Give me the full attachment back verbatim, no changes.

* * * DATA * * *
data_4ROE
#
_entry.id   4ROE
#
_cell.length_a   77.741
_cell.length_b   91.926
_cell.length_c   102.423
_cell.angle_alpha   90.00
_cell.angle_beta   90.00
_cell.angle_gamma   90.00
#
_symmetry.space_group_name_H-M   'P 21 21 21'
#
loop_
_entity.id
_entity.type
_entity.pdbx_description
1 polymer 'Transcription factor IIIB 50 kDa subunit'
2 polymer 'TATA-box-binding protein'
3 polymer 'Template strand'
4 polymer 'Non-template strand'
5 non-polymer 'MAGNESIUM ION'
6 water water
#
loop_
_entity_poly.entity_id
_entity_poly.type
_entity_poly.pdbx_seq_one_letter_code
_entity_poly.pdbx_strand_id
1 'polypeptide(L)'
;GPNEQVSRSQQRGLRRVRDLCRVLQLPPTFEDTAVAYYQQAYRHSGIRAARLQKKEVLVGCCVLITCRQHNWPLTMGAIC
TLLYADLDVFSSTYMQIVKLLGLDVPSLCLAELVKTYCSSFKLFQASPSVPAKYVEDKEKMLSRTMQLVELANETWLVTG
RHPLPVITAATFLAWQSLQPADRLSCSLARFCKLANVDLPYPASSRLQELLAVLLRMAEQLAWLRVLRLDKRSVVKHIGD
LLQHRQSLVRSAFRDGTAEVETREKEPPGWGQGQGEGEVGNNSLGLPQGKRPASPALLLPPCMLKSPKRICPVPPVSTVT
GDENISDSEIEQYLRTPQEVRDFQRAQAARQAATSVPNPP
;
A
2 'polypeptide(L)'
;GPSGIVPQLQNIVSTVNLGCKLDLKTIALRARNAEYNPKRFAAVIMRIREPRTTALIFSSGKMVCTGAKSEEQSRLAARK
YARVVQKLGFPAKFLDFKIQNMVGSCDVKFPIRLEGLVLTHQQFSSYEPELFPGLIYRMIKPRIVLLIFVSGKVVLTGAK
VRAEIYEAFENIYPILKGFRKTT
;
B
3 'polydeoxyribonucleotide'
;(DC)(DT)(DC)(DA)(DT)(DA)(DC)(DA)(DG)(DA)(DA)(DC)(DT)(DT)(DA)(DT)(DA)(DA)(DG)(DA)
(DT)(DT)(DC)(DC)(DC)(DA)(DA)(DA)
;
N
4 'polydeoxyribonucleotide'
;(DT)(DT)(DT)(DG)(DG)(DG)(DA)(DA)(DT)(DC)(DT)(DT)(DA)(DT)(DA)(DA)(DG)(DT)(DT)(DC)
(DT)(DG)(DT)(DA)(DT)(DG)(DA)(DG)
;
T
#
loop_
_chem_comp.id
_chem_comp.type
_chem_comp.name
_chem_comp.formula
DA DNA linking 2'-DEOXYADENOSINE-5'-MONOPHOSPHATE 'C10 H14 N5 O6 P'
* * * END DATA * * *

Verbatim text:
data_4ROE
#
_entry.id   4ROE
#
_cell.length_a   77.741
_cell.length_b   91.926
_cell.length_c   102.423
_cell.angle_alpha   90.00
_cell.angle_beta   90.00
_cell.angle_gamma   90.00
#
_symmetry.space_group_name_H-M   'P 21 21 21'
#
loop_
_entity.id
_entity.type
_entity.pdbx_description
1 polymer 'Transcription factor IIIB 50 kDa subunit'
2 polymer 'TATA-box-binding protein'
3 polymer 'Template strand'
4 polymer 'Non-template strand'
5 non-polymer 'MAGNESIUM ION'
6 water water
#
loop_
_entity_poly.entity_id
_entity_poly.type
_entity_poly.pdbx_seq_one_letter_code
_entity_poly.pdbx_strand_id
1 'polypeptide(L)'
;GPNEQVSRSQQRGLRRVRDLCRVLQLPPTFEDTAVAYYQQAYRHSGIRAARLQKKEVLVGCCVLITCRQHNWPLTMGAIC
TLLYADLDVFSSTYMQIVKLLGLDVPSLCLAELVKTYCSSFKLFQASPSVPAKYVEDKEKMLSRTMQLVELANETWLVTG
RHPLPVITAATFLAWQSLQPADRLSCSLARFCKLANVDLPYPASSRLQELLAVLLRMAEQLAWLRVLRLDKRSVVKHIGD
LLQHRQSLVRSAFRDGTAEVETREKEPPGWGQGQGEGEVGNNSLGLPQGKRPASPALLLPPCMLKSPKRICPVPPVSTVT
GDENISDSEIEQYLRTPQEVRDFQRAQAARQAATSVPNPP
;
A
2 'polypeptide(L)'
;GPSGIVPQLQNIVSTVNLGCKLDLKTIALRARNAEYNPKRFAAVIMRIREPRTTALIFSSGKMVCTGAKSEEQSRLAARK
YARVVQKLGFPAKFLDFKIQNMVGSCDVKFPIRLEGLVLTHQQFSSYEPELFPGLIYRMIKPRIVLLIFVSGKVVLTGAK
VRAEIYEAFENIYPILKGFRKTT
;
B
3 'polydeoxyribonucleotide'
;(DC)(DT)(DC)(DA)(DT)(DA)(DC)(DA)(DG)(DA)(DA)(DC)(DT)(DT)(DA)(DT)(DA)(DA)(DG)(DA)
(DT)(DT)(DC)(DC)(DC)(DA)(DA)(DA)
;
N
4 'polydeoxyribonucleotide'
;(DT)(DT)(DT)(DG)(DG)(DG)(DA)(DA)(DT)(DC)(DT)(DT)(DA)(DT)(DA)(DA)(DG)(DT)(DT)(DC)
(DT)(DG)(DT)(DA)(DT)(DG)(DA)(DG)
;
T
#
loop_
_chem_comp.id
_chem_comp.type
_chem_comp.name
_chem_comp.formula
DA DNA linking 2'-DEOXYADENOSINE-5'-MONOPHOSPHATE 'C10 H14 N5 O6 P'